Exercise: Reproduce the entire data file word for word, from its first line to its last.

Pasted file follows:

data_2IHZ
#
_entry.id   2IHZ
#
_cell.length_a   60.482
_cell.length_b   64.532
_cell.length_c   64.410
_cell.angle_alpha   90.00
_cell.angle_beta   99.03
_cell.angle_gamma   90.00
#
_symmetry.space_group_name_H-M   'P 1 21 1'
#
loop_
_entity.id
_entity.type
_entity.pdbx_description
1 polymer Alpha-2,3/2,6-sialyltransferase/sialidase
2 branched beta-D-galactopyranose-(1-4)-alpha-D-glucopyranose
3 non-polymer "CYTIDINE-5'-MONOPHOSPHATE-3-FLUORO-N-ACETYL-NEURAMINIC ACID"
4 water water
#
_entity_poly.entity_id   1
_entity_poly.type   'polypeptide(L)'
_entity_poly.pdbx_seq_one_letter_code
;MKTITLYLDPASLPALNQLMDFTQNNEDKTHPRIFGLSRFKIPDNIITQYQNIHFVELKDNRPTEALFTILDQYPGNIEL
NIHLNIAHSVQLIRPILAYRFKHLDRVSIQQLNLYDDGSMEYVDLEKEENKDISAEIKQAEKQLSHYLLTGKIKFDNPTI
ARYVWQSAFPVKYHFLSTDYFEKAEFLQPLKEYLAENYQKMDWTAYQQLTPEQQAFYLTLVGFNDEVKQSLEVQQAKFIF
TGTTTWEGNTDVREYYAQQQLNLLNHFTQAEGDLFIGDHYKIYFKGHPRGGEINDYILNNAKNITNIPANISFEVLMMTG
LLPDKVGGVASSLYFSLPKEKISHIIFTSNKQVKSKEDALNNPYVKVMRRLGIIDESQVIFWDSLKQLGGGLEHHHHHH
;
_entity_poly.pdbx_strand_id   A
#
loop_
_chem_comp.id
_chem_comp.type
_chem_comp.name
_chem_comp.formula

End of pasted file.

data_2IHZ
#
_entry.id   2IHZ
#
_cell.length_a   60.482
_cell.length_b   64.532
_cell.length_c   64.410
_cell.angle_alpha   90.00
_cell.angle_beta   99.03
_cell.angle_gamma   90.00
#
_symmetry.space_group_name_H-M   'P 1 21 1'
#
loop_
_entity.id
_entity.type
_entity.pdbx_description
1 polymer Alpha-2,3/2,6-sialyltransferase/sialidase
2 branched beta-D-galactopyranose-(1-4)-alpha-D-glucopyranose
3 non-polymer "CYTIDINE-5'-MONOPHOSPHATE-3-FLUORO-N-ACETYL-NEURAMINIC ACID"
4 water water
#
_entity_poly.entity_id   1
_entity_poly.type   'polypeptide(L)'
_entity_poly.pdbx_seq_one_letter_code
;MKTITLYLDPASLPALNQLMDFTQNNEDKTHPRIFGLSRFKIPDNIITQYQNIHFVELKDNRPTEALFTILDQYPGNIEL
NIHLNIAHSVQLIRPILAYRFKHLDRVSIQQLNLYDDGSMEYVDLEKEENKDISAEIKQAEKQLSHYLLTGKIKFDNPTI
ARYVWQSAFPVKYHFLSTDYFEKAEFLQPLKEYLAENYQKMDWTAYQQLTPEQQAFYLTLVGFNDEVKQSLEVQQAKFIF
TGTTTWEGNTDVREYYAQQQLNLLNHFTQAEGDLFIGDHYKIYFKGHPRGGEINDYILNNAKNITNIPANISFEVLMMTG
LLPDKVGGVASSLYFSLPKEKISHIIFTSNKQVKSKEDALNNPYVKVMRRLGIIDESQVIFWDSLKQLGGGLEHHHHHH
;
_entity_poly.pdbx_strand_id   A
#
loop_
_chem_comp.id
_chem_comp.type
_chem_comp.name
_chem_comp.formula